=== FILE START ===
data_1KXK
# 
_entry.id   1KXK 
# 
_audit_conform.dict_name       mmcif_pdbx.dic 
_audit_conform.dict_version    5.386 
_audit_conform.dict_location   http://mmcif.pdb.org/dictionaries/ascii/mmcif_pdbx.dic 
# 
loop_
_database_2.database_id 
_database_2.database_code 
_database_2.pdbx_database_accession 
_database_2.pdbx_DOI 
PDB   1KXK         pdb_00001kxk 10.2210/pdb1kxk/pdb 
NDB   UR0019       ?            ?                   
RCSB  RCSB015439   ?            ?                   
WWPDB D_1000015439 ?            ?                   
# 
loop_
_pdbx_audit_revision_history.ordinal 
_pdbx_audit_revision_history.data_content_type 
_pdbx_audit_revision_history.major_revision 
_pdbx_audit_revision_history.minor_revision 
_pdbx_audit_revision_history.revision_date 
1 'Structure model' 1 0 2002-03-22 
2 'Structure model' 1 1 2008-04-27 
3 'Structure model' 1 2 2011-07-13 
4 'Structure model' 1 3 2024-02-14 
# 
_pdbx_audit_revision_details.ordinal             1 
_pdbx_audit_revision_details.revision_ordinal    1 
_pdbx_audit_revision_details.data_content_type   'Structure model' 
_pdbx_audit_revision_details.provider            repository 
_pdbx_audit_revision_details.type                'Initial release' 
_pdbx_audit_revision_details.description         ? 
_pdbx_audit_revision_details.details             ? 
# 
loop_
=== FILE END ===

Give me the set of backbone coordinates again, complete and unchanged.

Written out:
data_1KXK
# 
_entry.id   1KXK 
# 
_audit_conform.dict_name       mmcif_pdbx.dic 
_audit_conform.dict_version    5.386 
_audit_conform.dict_location   http://mmcif.pdb.org/dictionaries/ascii/mmcif_pdbx.dic 
# 
loop_
_database_2.database_id 
_database_2.database_code 
_database_2.pdbx_database_accession 
_database_2.pdbx_DOI 
PDB   1KXK         pdb_00001kxk 10.2210/pdb1kxk/pdb 
NDB   UR0019       ?            ?                   
RCSB  RCSB015439   ?            ?                   
WWPDB D_1000015439 ?            ?                   
# 
loop_
_pdbx_audit_revision_history.ordinal 
_pdbx_audit_revision_history.data_content_type 
_pdbx_audit_revision_history.major_revision 
_pdbx_audit_revision_history.minor_revision 
_pdbx_audit_revision_history.revision_date 
1 'Structure model' 1 0 2002-03-22 
2 'Structure model' 1 1 2008-04-27 
3 'Structure model' 1 2 2011-07-13 
4 'Structure model' 1 3 2024-02-14 
# 
_pdbx_audit_revision_details.ordinal             1 
_pdbx_audit_revision_details.revision_ordinal    1 
_pdbx_audit_revision_details.data_content_type   'Structure model' 
_pdbx_audit_revision_details.provider            repository 
_pdbx_audit_revision_details.type                'Initial release' 
_pdbx_audit_revision_details.description         ? 
_pdbx_audit_revision_details.details             ? 
# 
loop_